PHILADELPHIA Kevin Garnett is 6-foot-11 and literally the biggest reason why the Boston Celtics are still playing basketball right now.
He put the banged-up Celtics on his back and carried them to a series-clinching Game 6 win over Atlanta last week.
When they came out in Game 1 of their second-round series against Philadelphia with about as much energy as a fire fly, once again it was Kevin Garnett to the rescue.
He is a future Hall of Famer in the twilight of his career, playing at a level we haven't seen since from him since he arrived in Boston in 2007.
And yet for most of Game 2 against the Sixers, Garnett was a ghost that apparently no one on the Celtics could see for the bulk of three quarters.
In the world of text messaging lingo, this would qualify as a SMH (shake my head) moment for the Celtics who are in a 1-1 series tie with the Philadelphia 76ers heading into Games 3 and 4.
As inexplicable and confusing as it seemed at the time, listening to the Big Three -- Rajon Rondo, Garnett and head coach Doc Rivers -- who heavily determine Garnett's impact explain what happened.
The only thing that we know is this: Garnett didn't take over the game until the fourth quarter, and by then it was too late.
Here's Rivers' take on what happened.
"We didn't go to him," Rivers said. "It's plain and simple."
Garnett finished with 15 points and 12 rebounds, with 11 of those points coming in the fourth.
Prior to fourth, Garnett had taken just five shots (he made two) from the field. His 12-foot, step-back jumper just 17 seconds into the fourth quarter was his first made field goal since the 9:12 mark of the first quarter.
The Sixers are a very good team defensively, and certainly made limiting Garnett's touches a central part of their defensive game plan.
"We tried to put some strength on him," said Sixers coach Doug Collins. "We tried to take away his rhythm shots. They do such a great job of getting you strung out and throwing back to him and all those shots he catches in rhythm he just doesnt miss. So really it was trying to disrupt the efficiency and the timing just a little bit. And our guys were able to do it."
Everything Collins said was on point.
His big men, namely Spencer Hawes, Elton Brand and rookie Lavoy Allen, all did a good job collectively of keeping Garnett from getting into any kind of flow offensively.
But the C's, truth be told, made it easier for the Sixers defense to do so.
In Game 1, Boston would often feed the ball to Garnett and when the double-team came, he'd pass it back outside, only to re-post and get the ball again.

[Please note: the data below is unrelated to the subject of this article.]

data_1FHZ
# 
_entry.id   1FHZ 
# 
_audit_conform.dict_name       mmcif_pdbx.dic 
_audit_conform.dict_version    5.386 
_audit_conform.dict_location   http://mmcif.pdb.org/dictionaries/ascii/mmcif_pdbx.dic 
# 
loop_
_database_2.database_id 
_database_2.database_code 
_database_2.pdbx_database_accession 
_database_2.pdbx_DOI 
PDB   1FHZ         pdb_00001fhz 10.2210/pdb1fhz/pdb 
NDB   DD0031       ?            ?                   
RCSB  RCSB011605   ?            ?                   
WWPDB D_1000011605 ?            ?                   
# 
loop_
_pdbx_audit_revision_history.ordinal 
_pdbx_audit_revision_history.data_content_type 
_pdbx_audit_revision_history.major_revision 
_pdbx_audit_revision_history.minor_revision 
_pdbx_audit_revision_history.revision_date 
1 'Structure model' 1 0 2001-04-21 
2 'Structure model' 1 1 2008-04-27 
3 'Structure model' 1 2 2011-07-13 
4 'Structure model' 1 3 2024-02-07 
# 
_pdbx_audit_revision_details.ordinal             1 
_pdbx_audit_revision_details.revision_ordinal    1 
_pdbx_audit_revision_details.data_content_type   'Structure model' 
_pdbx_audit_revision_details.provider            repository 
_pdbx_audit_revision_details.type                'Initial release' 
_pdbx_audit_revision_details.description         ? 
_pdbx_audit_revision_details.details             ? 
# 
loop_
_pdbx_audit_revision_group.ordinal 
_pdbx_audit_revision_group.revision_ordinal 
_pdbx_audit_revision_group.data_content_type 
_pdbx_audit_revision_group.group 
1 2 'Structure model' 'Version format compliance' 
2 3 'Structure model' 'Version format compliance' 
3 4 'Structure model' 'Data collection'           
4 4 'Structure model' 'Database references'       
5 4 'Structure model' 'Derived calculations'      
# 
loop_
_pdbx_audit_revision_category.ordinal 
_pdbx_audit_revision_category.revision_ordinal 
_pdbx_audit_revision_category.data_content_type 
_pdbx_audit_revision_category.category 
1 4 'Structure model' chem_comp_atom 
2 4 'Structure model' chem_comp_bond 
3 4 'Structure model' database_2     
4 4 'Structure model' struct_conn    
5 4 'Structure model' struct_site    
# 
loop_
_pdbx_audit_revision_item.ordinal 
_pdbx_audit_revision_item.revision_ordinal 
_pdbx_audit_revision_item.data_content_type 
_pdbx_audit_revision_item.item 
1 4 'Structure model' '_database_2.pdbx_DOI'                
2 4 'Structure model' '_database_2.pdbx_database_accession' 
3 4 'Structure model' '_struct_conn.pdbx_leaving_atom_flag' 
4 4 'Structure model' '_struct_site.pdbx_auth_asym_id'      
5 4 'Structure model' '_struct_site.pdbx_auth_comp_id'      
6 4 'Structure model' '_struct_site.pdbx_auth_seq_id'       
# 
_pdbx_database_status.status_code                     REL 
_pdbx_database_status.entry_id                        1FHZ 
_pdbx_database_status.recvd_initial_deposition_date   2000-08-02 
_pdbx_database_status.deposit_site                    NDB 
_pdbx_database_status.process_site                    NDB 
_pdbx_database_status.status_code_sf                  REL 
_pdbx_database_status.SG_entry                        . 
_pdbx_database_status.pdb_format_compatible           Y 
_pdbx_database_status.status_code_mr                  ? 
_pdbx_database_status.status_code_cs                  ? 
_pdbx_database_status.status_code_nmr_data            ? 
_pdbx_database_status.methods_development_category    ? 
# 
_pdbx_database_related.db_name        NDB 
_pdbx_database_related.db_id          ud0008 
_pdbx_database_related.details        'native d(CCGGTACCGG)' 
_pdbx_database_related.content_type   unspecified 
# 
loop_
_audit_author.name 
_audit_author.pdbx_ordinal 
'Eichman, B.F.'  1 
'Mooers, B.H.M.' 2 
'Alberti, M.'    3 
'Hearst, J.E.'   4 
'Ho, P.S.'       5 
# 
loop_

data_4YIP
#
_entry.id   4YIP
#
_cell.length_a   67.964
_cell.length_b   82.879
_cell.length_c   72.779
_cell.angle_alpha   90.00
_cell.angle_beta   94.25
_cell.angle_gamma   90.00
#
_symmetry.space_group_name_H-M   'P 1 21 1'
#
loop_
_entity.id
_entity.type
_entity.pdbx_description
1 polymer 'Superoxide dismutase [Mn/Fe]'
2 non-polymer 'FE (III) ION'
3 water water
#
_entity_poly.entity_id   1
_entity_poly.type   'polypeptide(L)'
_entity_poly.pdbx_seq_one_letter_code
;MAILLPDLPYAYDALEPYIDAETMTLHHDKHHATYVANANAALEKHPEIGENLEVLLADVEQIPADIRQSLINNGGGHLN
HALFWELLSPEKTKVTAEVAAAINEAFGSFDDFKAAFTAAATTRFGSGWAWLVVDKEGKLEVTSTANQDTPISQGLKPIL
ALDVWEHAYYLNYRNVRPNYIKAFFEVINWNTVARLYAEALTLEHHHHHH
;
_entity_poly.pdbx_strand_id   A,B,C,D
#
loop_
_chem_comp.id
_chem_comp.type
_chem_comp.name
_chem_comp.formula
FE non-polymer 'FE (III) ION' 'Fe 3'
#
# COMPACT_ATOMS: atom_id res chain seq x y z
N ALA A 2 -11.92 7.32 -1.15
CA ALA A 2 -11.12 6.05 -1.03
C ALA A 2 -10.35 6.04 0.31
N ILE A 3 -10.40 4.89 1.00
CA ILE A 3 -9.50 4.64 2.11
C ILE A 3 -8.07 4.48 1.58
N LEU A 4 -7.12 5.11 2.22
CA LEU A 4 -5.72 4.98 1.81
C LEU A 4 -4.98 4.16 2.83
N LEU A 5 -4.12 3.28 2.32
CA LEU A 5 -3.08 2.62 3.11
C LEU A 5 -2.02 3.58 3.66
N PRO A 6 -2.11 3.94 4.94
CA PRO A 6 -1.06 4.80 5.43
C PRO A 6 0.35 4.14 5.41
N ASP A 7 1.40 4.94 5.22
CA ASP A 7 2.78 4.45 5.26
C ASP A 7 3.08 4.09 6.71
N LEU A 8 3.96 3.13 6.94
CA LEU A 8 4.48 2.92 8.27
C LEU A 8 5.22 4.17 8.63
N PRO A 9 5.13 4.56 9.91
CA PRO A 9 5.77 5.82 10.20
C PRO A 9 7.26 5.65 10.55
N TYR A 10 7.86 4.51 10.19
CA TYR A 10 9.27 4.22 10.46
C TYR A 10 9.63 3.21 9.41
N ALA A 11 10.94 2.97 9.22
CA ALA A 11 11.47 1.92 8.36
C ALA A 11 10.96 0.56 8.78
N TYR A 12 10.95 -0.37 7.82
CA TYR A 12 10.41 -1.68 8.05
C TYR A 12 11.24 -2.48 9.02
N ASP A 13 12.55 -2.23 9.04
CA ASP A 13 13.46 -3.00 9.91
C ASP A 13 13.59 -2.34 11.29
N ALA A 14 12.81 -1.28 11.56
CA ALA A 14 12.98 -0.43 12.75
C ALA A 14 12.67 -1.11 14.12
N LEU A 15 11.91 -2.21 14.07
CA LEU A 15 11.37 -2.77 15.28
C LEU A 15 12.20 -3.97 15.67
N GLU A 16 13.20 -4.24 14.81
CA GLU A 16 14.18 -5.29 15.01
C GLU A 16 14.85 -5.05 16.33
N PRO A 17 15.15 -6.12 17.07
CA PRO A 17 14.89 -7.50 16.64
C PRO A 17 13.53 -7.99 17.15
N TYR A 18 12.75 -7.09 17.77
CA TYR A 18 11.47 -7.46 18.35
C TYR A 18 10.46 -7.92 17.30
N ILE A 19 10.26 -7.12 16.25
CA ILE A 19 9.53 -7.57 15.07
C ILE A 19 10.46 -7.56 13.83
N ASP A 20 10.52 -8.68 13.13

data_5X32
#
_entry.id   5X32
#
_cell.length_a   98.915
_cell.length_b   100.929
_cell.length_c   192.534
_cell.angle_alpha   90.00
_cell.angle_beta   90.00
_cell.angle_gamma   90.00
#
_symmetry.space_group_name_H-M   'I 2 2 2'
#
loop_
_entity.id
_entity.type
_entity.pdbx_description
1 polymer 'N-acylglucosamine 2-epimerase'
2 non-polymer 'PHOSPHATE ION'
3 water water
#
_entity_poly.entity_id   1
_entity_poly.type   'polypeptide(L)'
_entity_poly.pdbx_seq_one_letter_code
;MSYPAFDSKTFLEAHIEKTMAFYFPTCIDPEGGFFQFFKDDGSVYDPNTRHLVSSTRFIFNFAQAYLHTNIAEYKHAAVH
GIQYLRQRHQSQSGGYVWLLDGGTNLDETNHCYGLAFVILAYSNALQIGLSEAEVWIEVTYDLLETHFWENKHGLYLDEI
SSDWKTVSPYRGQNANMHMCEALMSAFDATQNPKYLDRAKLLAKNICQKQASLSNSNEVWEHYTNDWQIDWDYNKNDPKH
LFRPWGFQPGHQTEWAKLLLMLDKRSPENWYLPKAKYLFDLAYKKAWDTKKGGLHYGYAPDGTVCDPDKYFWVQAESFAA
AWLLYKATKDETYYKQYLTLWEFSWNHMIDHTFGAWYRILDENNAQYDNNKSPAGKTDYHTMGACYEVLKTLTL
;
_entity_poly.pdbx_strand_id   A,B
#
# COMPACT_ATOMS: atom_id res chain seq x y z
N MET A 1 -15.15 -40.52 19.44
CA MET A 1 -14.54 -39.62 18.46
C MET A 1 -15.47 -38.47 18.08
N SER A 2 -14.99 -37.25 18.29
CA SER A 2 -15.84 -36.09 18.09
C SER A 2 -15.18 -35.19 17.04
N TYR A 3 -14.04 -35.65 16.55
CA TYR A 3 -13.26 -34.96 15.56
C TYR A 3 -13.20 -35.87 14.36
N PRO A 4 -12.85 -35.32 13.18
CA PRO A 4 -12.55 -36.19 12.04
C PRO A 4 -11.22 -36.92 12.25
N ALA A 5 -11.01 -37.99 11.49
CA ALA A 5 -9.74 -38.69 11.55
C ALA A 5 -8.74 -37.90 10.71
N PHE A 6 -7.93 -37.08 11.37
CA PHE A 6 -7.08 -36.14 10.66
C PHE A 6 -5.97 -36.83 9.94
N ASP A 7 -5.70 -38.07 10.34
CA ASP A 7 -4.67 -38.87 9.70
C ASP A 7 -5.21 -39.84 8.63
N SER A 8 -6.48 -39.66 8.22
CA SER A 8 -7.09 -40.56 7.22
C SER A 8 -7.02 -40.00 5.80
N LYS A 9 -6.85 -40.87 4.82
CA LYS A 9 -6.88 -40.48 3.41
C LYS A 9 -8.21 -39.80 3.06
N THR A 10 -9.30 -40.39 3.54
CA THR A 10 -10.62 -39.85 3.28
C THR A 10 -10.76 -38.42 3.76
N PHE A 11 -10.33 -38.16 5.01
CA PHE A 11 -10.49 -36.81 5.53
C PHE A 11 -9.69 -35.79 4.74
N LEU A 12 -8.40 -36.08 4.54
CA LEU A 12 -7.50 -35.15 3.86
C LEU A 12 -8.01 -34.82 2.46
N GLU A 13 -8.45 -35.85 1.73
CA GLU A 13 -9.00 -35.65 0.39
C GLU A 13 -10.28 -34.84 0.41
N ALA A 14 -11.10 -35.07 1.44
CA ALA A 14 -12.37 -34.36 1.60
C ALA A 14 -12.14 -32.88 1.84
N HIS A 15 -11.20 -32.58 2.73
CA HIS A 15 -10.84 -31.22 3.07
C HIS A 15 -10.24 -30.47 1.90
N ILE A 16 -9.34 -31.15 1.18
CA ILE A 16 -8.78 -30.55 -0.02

After re-posting, Garnett often had a better shot attempt or it freed up a teammate for a pretty good look either cutting to the basket or for an open or lightly contested perimeter shot.
But far too often when Garnett would pass the ball out of a double team in Game 2, he didn't see it again.
"KG is an unselfish player," said Celtics point guard Rajon Rondo. "He could have taken a lot more shots than he did. He passed up some shots to get the assist, or he made the hockey pass."
Garnett is wise enough to know that no matter what the Sixers try to do to him defensively, he has the ability to score when needed.
But Garnett is trying to make things easier not only for himself, but the C's as a whole by getting other guys involved more in the scoring.
With Paul Pierce (sprained MCL, left knee) having little lift on his shots now, Boston has to find another scoring threat besides Garnett.
To his credit, KG - the C's as a team really - tried to make that player be Brandon Bass who has had a rough stretch shooting the ball in the playoffs.
After averaging a career-high 12.5 points in the regular season on 47.9 percent shooting from the field, Bass is down to 9.5 points in the playoffs while shooting 40 percent from the field.
Bass made his first three shots in Game 2, but missed 10 of his next 12 and finished with 12 points on 5-for-15 shooting.
Without question, the C's quest to get Bass on track certainly took away to some extent, opportunities for Garnett.
When asked whether it was the Sixers defense or that he just got into a rhythm late in the game, Garnett said, "I don't call the plays; Doc, Rondo, you know, trying to get guys into rhythm, get the offense flowing. That's what it is. Whatever he asks me to do, I'll do."
If it's that simple, then the message to Garnett and the Celtics is pretty obvious.
Get him the ball. A lot. All game.
Of course, Garnett is too unselfish to put it out there that the Celtics need to get him the ball more often.
But in describing what happened down the stretch in Boston's Game 2 loss, it's pretty clear what he knows -- and the C's for that matter -- has to happen for them to take a series lead on Wednesday.
"Execution. We didn't execute the way we know we can (in Game 2)," Garnett said. "We went away from a lot of different things. I felt like post-presence, we did it late. We didn't have post presence until the fourth quarter or whatever. We're a better team than we played (in Game 2). We'll watch film and get better."